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Old 08-28-2013, 07:31 AM
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Diy: Two things that may make your sim more relevent to the OP. OP is using the Dayton 385-88 which has a 15mm xmax but no more than 20mm xlim. This driver bottoms hard just past xmax. Second, I don't believe plate amps have 4th order x-overs. The ones I have seen are 2nd order so down 3db in the 20-25hz range.
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Old 08-28-2013, 09:13 AM
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Thanks for the positive feedback on those links. It's nice to see an exchange without condescension and snappy repartee. Snark passed off as humour is tiresome.

Anthony:
You are correct in that "details" are omitted on a forum that is profit oriented. Probably because the assumption that such detail would allow reverse-engineered and insight to "secrets" etc.

Could you also generate a sim for the example driver in a Free Air or Infinite Baffle?
There is a point I would like to make in context to the "historical" approach to Excursion.

Thanks
Syd

"Beware of Salesmen: They are the modern Svengali, immune to Science and Reality"
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Old 08-28-2013, 09:38 AM
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999 liters (more or less 'free air'), 100 watts, 0.5 space.



Listen. It's All Good.
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Old 08-28-2013, 12:15 PM
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Quote:
Originally Posted by martinq View Post

What hpf freq would match the previous excursion peak of 10mm? 25Hz?

That info is in post 61 but I'm going to do it again with the Dayton dvc. It took a 27 hz 4th order hpf, here's post 61 if you want to see it with pictures - http://www.avsforum.com/t/1484963/any-reason-not-to-do-a-tht/60#post_23659531
Quote:
Originally Posted by wormraper View Post

diy sound guy. most people use the dayton 240 watt amp or bash 300 watt amp from PE to run a THT and usually don't drop more than 150 watts into it MAX

Thanks.
Quote:
Originally Posted by nograveconcern View Post

Diy: Two things that may make your sim more relevent to the OP. OP is using the Dayton 385-88 which has a 15mm xmax but no more than 20mm xlim. This driver bottoms hard just past xmax. Second, I don't believe plate amps have 4th order x-overs. The ones I have seen are 2nd order so down 3db in the 20-25hz range.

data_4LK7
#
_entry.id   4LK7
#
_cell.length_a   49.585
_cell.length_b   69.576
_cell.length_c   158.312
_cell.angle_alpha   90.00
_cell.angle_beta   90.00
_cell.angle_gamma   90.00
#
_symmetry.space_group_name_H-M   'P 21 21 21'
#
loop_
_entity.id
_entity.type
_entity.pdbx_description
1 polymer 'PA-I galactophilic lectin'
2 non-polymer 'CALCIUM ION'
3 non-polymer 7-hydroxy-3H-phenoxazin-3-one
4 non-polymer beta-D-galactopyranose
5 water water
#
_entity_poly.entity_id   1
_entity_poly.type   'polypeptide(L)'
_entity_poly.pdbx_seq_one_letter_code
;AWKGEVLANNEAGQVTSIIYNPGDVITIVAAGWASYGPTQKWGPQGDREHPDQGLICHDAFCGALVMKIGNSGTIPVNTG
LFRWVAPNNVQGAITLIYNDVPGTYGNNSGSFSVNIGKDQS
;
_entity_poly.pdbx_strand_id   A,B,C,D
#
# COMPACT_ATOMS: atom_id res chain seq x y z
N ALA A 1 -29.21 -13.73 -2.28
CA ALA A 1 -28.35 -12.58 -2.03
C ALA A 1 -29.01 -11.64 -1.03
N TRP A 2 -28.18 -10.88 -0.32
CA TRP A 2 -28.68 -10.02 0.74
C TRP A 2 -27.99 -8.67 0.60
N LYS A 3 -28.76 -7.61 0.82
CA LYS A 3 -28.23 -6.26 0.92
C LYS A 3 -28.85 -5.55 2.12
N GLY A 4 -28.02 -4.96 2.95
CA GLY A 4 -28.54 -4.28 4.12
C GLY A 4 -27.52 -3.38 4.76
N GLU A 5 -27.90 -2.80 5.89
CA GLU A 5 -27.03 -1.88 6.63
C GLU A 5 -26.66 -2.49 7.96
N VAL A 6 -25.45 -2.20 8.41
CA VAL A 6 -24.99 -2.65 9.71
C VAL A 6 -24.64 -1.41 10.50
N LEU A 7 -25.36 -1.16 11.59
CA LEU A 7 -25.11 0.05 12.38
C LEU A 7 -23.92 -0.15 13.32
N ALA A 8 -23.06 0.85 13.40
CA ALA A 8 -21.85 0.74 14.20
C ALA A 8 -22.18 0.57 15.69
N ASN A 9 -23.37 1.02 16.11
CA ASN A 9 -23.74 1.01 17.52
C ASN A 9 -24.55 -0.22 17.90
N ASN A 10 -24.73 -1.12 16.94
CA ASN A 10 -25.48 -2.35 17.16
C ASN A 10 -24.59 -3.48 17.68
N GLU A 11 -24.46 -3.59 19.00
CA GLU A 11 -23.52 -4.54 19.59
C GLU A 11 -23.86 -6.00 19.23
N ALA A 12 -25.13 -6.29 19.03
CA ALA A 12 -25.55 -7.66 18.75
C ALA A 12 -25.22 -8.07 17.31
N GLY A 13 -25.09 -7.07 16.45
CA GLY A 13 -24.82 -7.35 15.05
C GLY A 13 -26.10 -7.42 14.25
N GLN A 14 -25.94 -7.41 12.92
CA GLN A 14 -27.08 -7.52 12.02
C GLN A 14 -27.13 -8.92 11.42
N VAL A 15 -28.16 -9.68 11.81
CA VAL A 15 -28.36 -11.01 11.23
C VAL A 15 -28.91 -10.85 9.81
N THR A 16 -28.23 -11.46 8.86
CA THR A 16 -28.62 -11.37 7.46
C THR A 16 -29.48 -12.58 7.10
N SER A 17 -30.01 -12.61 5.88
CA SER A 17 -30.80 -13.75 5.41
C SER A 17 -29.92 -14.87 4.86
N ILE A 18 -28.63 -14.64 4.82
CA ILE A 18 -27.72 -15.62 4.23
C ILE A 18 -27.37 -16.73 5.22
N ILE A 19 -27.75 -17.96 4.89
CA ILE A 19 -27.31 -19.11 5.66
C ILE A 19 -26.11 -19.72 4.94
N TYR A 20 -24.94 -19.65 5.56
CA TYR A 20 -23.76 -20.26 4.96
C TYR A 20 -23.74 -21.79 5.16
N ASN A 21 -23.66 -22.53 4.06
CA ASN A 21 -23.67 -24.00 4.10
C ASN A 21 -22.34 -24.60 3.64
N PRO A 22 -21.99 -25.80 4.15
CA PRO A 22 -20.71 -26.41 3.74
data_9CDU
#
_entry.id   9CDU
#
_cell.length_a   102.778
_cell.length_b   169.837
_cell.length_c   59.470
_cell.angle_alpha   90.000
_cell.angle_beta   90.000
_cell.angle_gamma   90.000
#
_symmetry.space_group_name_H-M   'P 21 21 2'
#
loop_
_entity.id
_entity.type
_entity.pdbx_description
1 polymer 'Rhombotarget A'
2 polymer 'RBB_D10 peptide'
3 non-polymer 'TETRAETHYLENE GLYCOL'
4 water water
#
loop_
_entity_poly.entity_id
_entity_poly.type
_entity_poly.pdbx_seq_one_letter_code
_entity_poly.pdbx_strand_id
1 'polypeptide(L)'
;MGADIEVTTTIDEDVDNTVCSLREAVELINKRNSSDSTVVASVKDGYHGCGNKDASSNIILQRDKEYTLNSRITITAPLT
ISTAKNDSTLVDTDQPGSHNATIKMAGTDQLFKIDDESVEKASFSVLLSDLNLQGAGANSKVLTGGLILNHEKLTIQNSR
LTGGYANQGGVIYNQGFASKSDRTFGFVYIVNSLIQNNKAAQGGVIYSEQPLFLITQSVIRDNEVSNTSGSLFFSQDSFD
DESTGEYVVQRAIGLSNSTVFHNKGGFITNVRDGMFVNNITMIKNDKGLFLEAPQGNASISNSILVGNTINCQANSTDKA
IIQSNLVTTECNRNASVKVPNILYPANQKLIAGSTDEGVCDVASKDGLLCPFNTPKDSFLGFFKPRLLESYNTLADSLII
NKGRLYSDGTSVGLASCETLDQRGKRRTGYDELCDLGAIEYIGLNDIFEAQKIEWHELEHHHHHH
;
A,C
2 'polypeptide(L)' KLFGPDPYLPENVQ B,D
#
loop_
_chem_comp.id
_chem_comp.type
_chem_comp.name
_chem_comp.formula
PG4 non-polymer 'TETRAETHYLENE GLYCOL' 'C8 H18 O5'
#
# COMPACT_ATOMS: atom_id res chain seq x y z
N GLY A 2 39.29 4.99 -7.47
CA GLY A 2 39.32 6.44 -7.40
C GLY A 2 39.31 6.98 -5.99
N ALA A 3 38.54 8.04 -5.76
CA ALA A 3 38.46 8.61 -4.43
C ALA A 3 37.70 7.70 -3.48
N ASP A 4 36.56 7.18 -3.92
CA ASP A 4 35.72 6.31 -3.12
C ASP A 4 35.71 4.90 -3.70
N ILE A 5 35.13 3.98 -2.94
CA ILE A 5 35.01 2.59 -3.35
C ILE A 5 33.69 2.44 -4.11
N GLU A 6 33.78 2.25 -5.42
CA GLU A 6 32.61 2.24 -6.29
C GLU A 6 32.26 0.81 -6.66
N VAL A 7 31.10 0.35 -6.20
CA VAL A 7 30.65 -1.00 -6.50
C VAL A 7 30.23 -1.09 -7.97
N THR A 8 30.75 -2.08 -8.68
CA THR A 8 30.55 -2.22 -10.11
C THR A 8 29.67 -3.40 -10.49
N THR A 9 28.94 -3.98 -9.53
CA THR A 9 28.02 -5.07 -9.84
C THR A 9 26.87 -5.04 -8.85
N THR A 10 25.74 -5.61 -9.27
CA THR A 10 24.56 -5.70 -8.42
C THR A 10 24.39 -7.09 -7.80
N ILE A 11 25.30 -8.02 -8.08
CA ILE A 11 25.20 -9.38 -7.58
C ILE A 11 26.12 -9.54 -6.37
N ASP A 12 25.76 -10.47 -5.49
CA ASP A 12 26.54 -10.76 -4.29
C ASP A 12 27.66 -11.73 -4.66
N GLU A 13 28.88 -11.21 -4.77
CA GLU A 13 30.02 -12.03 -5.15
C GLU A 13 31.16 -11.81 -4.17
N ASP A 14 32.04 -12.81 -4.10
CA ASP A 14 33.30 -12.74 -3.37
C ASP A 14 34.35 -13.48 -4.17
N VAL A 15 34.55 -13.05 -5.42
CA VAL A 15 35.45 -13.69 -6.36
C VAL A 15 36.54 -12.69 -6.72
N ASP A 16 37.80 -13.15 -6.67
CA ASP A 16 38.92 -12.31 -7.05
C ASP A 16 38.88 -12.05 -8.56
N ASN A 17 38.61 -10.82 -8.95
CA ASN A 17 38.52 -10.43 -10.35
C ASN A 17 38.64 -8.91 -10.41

Good points, I'll do a couple quick sims with the Dayton dvc - but remember this is just a quick and simple guess at what's in the tht, not a 100 percent accurate simulation. I'd recommend the OP sim this for himself using the data from the plans and measured driver specs (not manufacturer published specs).

More pretty pics.

Top row - FR and excursion of the Dayton dvc in my tht guess sim, shown at xmax with 225 watts, no hpf, 2 pi space
Middle row - same driver and horn but shown with a 27 hz 4th order hpf, now it can take 900 watts within xmax and it's 6db louder
Bottom row - same driver and horn but shown with a 32 hz 2nd order hpf, also with 900 watts.

The driver might not be able to actually handle 900 watts thermally, although data-bass.com shows us that a lot of drivers can handle a lot more than their rated power handling. But even if it could handle 900 watts it would lose some of the spl to power compression so this is optimistic but it shows that a hpf changes thing a LOT. Power compression would also change the shape of the frequency response curve. Also it's easy to see how much the hpf changes the response curve shape at the LF knee. The second order hpf isn't as steep and affects a much wider frequency range than the 4th order hpf. In order to knock down the excursion peak below tuning it also has a significant effect on the first peak above tuning, knocking that one down a bit as well. With a 2nd order filter and 900 watts it's a couple mm shy of xmax but I'm not really comfortable showing this sim with more than 900 watts. 2nd order filters are not as precise in targeting the problem, this is why I don't really like 2nd order high pass filters and prefer to use and simulate with 4th order.


Quote:
Originally Posted by WVSyd View Post

Could you also generate a sim for the example driver in a Free Air or Infinite Baffle?
There is a point I would like to make in context to the "historical" approach to Excursion.

Looks like LTD02 has you covered. Let me know if you need anything else.